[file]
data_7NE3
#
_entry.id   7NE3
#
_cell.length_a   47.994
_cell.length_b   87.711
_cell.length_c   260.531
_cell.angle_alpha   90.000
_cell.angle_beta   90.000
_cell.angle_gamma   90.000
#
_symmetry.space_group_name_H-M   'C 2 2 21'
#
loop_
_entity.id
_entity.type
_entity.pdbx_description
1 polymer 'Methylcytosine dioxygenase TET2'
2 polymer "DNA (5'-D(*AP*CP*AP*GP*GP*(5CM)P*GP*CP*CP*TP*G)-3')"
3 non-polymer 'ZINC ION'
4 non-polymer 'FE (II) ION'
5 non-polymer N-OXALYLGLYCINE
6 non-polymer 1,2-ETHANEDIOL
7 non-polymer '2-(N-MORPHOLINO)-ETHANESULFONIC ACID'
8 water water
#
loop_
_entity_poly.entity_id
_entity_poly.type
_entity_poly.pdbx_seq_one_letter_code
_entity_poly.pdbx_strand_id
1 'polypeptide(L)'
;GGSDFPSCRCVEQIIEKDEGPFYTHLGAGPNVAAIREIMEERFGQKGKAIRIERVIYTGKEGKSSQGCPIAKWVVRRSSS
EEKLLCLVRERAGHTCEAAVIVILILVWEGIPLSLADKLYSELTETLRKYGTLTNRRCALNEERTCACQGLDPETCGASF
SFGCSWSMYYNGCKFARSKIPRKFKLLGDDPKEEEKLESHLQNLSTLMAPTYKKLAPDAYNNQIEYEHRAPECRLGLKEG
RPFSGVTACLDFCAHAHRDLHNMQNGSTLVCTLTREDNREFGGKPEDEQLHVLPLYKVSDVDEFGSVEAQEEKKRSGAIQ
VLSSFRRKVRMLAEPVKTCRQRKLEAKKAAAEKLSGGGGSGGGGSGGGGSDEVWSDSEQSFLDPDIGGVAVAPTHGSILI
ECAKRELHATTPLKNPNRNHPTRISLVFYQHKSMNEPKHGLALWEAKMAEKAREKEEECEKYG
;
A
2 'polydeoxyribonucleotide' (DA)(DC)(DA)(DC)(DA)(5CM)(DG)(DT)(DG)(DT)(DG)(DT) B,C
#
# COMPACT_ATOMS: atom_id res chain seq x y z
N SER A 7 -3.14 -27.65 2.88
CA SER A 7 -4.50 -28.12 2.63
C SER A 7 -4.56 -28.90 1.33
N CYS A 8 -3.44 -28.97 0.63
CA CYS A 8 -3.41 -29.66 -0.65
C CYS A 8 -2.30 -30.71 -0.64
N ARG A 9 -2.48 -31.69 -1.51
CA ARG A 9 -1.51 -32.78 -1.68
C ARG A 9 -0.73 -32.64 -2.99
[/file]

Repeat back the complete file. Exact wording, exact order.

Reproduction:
data_7NE3
#
_entry.id   7NE3
#
_cell.length_a   47.994
_cell.length_b   87.711
_cell.length_c   260.531
_cell.angle_alpha   90.000
_cell.angle_beta   90.000
_cell.angle_gamma   90.000
#
_symmetry.space_group_name_H-M   'C 2 2 21'
#
loop_
_entity.id
_entity.type
_entity.pdbx_description
1 polymer 'Methylcytosine dioxygenase TET2'
2 polymer "DNA (5'-D(*AP*CP*AP*GP*GP*(5CM)P*GP*CP*CP*TP*G)-3')"
3 non-polymer 'ZINC ION'
4 non-polymer 'FE (II) ION'
5 non-polymer N-OXALYLGLYCINE
6 non-polymer 1,2-ETHANEDIOL
7 non-polymer '2-(N-MORPHOLINO)-ETHANESULFONIC ACID'
8 water water
#
loop_
_entity_poly.entity_id
_entity_poly.type
_entity_poly.pdbx_seq_one_letter_code
_entity_poly.pdbx_strand_id
1 'polypeptide(L)'
;GGSDFPSCRCVEQIIEKDEGPFYTHLGAGPNVAAIREIMEERFGQKGKAIRIERVIYTGKEGKSSQGCPIAKWVVRRSSS
EEKLLCLVRERAGHTCEAAVIVILILVWEGIPLSLADKLYSELTETLRKYGTLTNRRCALNEERTCACQGLDPETCGASF
SFGCSWSMYYNGCKFARSKIPRKFKLLGDDPKEEEKLESHLQNLSTLMAPTYKKLAPDAYNNQIEYEHRAPECRLGLKEG
RPFSGVTACLDFCAHAHRDLHNMQNGSTLVCTLTREDNREFGGKPEDEQLHVLPLYKVSDVDEFGSVEAQEEKKRSGAIQ
VLSSFRRKVRMLAEPVKTCRQRKLEAKKAAAEKLSGGGGSGGGGSGGGGSDEVWSDSEQSFLDPDIGGVAVAPTHGSILI
ECAKRELHATTPLKNPNRNHPTRISLVFYQHKSMNEPKHGLALWEAKMAEKAREKEEECEKYG
;
A
2 'polydeoxyribonucleotide' (DA)(DC)(DA)(DC)(DA)(5CM)(DG)(DT)(DG)(DT)(DG)(DT) B,C
#
# COMPACT_ATOMS: atom_id res chain seq x y z
N SER A 7 -3.14 -27.65 2.88
CA SER A 7 -4.50 -28.12 2.63
C SER A 7 -4.56 -28.90 1.33
N CYS A 8 -3.44 -28.97 0.63
CA CYS A 8 -3.41 -29.66 -0.65
C CYS A 8 -2.30 -30.71 -0.64
N ARG A 9 -2.48 -31.69 -1.51
CA ARG A 9 -1.51 -32.78 -1.68
C ARG A 9 -0.73 -32.64 -2.99